In some ways, the football careers of University of Wisconsin safeties Shelton Johnson and Dezmen Southward have been linked ever since one memorable kickoff return by Arizona State during the 2010 season.
People still mention the play to Southward. There is something about all-out effort and hustle that resonates with fans.
"That was a great play," Southward said. "I didn't realize how big it would be until a couple of months later."
To refresh memories: Arizona State's Kyle Middlebrooks looked like he was going to return a kickoff for a touchdown late in the first half. But Southward ran Middlebrooks down from behind, slowing him just enough for Johnson to make the tackle one yard short of the end zone as time expired in the first half.
It was a pivotal play in both a 20-19 victory and the Badgers' 11-2 season.
Not only are Johnson and Southward linked by that play, they have competed every day at practice for the starting job at strong safety, going back to the spring.
"Basically. I love it," Johnson said of Southward nipping at his heels all season. "You've got to come out here and perform every day. It doesn't allow you to get complacent."
The two are also the expected starters next season after senior free safety Aaron Henry departs. Fans got a sneak preview last week against Purdue after Henry went out with an ankle injury.
Johnson moved to free safety and Southward came in at strong safety. Henry said he hopes to play at Minnesota on Saturday, but if he can't it will be Johnson and Southward again.
"I'm really proud of Shelton, the way he went over to free safety and handled it," UW coach Bret Bielema said. "Our defense played pretty well in the second half."
Southward has excited the coaches with his potential since he arrived. He was a standout basketball player growing up and played only one year of football at St. Thomas Aquinas in Fort Lauderdale, Fla.
But defensive coordinator Chris Ash placed a moratorium recently on any more talk about Southward's potential.
"I don't want guys to have potential," Ash said. "I want guys to be football players. Everyone talks about Dez's potential. It's time to grow out of that. I'm tired of hearing about potential. He's starting to become a better football player."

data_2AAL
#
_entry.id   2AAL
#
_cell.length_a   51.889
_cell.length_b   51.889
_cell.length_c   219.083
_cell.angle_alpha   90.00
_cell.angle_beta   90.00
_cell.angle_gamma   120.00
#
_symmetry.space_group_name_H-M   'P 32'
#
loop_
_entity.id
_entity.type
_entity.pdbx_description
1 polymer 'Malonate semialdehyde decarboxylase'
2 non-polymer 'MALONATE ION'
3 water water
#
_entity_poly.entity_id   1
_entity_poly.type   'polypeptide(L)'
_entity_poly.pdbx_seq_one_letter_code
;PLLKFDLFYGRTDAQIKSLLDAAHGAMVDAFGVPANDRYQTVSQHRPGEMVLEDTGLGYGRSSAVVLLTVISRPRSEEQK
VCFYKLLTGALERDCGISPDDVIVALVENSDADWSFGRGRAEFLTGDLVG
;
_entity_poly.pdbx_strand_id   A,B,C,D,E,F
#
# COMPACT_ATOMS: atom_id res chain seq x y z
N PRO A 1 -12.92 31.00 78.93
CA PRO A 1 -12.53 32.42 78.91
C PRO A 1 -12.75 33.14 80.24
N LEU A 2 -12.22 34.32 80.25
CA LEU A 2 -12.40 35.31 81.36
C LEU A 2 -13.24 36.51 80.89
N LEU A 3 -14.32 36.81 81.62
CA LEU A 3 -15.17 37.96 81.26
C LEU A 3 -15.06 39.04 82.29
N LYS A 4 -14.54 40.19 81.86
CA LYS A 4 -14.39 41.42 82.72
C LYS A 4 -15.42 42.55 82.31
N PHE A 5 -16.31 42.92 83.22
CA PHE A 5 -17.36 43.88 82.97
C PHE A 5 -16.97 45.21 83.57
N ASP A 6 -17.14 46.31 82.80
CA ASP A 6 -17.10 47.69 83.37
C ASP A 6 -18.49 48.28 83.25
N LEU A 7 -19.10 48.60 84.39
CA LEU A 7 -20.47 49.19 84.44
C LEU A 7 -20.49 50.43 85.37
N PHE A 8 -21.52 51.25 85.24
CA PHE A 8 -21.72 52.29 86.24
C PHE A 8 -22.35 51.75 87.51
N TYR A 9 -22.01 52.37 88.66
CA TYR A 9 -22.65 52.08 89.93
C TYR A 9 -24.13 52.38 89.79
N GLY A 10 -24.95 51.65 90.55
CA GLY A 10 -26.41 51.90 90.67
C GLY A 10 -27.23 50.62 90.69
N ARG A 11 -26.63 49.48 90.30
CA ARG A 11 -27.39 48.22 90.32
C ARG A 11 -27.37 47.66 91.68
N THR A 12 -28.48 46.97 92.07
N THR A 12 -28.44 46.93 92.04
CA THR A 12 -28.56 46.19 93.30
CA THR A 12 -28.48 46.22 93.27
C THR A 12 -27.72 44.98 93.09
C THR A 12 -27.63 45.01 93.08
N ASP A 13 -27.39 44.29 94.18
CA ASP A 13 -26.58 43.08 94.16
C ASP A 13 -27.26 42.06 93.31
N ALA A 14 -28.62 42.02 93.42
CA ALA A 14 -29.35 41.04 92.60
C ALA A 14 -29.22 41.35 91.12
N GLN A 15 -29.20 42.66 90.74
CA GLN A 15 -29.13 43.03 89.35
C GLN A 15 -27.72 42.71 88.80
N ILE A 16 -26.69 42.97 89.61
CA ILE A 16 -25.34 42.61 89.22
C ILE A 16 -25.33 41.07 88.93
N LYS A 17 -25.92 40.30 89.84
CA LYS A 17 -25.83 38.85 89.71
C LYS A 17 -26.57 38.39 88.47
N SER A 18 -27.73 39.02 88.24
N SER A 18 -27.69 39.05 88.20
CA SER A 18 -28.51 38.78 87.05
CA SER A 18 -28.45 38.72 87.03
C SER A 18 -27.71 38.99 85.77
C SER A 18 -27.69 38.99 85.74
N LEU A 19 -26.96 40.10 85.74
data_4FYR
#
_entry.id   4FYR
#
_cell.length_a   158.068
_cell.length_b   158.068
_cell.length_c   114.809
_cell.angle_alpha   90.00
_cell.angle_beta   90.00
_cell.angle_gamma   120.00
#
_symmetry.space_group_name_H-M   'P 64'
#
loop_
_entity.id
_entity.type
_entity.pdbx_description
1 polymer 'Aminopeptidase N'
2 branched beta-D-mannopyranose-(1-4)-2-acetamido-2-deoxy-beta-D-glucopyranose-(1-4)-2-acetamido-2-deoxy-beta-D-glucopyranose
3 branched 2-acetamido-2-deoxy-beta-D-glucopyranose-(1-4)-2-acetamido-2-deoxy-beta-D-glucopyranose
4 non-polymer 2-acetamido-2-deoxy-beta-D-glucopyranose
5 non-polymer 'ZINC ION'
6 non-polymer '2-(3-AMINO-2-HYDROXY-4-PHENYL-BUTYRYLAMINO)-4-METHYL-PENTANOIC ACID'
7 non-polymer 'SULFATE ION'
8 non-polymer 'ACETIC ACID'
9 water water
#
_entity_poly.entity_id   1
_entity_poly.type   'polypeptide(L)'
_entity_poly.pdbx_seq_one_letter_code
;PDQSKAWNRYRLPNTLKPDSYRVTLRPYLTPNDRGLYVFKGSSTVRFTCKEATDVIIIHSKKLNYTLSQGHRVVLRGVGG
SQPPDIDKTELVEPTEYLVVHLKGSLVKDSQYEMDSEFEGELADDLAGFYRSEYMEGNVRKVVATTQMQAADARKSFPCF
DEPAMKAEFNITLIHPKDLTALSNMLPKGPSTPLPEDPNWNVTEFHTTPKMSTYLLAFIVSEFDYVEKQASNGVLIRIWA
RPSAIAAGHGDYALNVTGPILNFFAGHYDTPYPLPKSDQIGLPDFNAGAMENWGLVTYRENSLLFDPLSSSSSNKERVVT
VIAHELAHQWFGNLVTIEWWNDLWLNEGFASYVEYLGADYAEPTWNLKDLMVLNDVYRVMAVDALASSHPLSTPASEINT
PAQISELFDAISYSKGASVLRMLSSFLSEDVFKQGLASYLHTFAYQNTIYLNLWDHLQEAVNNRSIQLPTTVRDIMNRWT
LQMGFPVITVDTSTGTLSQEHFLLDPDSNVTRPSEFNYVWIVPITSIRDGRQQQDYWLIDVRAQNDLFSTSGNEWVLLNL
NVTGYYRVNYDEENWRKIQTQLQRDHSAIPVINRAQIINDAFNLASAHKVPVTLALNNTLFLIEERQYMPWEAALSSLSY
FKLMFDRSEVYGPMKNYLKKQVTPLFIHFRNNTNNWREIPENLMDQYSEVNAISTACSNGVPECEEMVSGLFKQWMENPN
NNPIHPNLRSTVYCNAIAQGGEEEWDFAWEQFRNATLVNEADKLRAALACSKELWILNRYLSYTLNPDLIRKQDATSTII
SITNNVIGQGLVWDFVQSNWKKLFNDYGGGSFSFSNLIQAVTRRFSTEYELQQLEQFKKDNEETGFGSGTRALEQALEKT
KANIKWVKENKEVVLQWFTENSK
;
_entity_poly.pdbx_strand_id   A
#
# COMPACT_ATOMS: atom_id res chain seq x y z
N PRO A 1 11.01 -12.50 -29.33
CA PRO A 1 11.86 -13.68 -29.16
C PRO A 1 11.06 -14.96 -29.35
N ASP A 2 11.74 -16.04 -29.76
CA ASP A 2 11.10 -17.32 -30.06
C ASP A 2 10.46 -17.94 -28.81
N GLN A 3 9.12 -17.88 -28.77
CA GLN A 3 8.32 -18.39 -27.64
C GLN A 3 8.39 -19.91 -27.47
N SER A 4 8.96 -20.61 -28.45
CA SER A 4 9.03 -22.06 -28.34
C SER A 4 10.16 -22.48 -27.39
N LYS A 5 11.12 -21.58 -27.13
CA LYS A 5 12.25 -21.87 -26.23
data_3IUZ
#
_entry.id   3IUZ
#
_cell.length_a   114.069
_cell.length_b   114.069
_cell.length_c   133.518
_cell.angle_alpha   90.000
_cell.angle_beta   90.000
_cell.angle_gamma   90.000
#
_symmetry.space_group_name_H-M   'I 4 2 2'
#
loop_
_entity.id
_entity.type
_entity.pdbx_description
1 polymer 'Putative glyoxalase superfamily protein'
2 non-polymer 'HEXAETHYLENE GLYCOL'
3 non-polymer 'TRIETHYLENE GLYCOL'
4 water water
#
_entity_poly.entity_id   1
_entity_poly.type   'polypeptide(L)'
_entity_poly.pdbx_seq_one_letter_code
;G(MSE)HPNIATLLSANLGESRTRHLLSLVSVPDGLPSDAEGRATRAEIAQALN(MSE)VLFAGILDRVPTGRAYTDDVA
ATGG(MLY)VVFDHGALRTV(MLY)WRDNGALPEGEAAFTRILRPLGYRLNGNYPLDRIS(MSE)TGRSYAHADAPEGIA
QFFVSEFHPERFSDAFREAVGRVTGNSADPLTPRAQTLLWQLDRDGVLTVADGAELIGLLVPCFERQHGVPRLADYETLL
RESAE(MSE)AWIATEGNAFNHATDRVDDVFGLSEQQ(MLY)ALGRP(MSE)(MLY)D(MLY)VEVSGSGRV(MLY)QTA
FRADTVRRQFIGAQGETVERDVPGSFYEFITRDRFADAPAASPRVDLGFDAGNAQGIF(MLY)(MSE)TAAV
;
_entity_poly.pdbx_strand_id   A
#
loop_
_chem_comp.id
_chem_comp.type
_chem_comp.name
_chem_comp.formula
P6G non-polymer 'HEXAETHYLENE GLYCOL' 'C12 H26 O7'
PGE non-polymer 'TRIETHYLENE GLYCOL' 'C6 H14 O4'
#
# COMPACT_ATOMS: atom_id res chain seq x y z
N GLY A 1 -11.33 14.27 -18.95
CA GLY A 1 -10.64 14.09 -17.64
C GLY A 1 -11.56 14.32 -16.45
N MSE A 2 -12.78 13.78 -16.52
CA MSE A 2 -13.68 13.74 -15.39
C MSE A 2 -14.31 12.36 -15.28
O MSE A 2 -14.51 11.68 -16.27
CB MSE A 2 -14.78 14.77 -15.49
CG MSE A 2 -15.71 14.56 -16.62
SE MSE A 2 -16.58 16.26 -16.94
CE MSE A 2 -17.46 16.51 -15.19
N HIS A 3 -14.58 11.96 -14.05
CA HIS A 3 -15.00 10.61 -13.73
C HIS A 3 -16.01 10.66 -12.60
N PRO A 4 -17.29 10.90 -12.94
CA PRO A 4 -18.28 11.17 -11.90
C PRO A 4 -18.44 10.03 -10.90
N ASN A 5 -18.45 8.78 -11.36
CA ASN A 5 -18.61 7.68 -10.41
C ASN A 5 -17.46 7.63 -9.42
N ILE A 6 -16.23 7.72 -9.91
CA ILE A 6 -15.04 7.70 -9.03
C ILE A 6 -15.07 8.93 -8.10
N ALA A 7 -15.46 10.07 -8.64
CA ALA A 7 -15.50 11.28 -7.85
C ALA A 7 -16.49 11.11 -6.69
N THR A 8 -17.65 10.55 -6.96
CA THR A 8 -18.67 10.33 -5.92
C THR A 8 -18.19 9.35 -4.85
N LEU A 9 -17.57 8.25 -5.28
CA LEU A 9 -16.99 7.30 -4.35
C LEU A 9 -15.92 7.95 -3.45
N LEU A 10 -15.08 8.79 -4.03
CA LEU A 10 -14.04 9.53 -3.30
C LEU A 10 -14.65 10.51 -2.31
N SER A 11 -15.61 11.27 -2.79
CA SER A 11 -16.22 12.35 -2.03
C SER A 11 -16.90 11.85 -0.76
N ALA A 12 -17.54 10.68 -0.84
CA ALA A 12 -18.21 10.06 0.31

Southward, who started against Nebraska and Indiana when Johnson was slowed by a calf injury, thinks he is starting to turn potential into performance.
"I think I'm definitely to the point where I don't want to talk about being one of those guys who has all of this potential, because I think I'm starting to show it," he said. "You don't just start against Nebraska and play well without starting to go toward your potential."
The start against Nebraska, which came on Southward's 21st birthday, was a monumental moment in his career since he played with few assignment errors.
"It was huge, playing well against a team like Nebraska," Southward said. "They're a proven team. They really run the ball hard. Showing I can execute my assignments, everything I learned during the week, I can take to the field, is huge for me going forward."
Southward's teammates have always marveled at his athleticism, although they are also getting accustomed it.
"We're all used to it," Johnson said. "Dez is just the chosen one out here."
And what does that make Johnson? "That just makes me the smart one," he joked.
Even with their constant competition, Southward and Johnson remain friends and have only grown closer. The defensive backs are a close-knit group, helping them overcome the adversity of back-to-back losses on late desperation touchdown passes.
"Before we started competing for the strong safety spot, we didn't talk as much," Southward said. "Now, we're definitely closer, we talk outside of football.
"It's not one of those things where I don't like this guy because we're competing, we all love each other. That's what's really helped us overcome some adversity."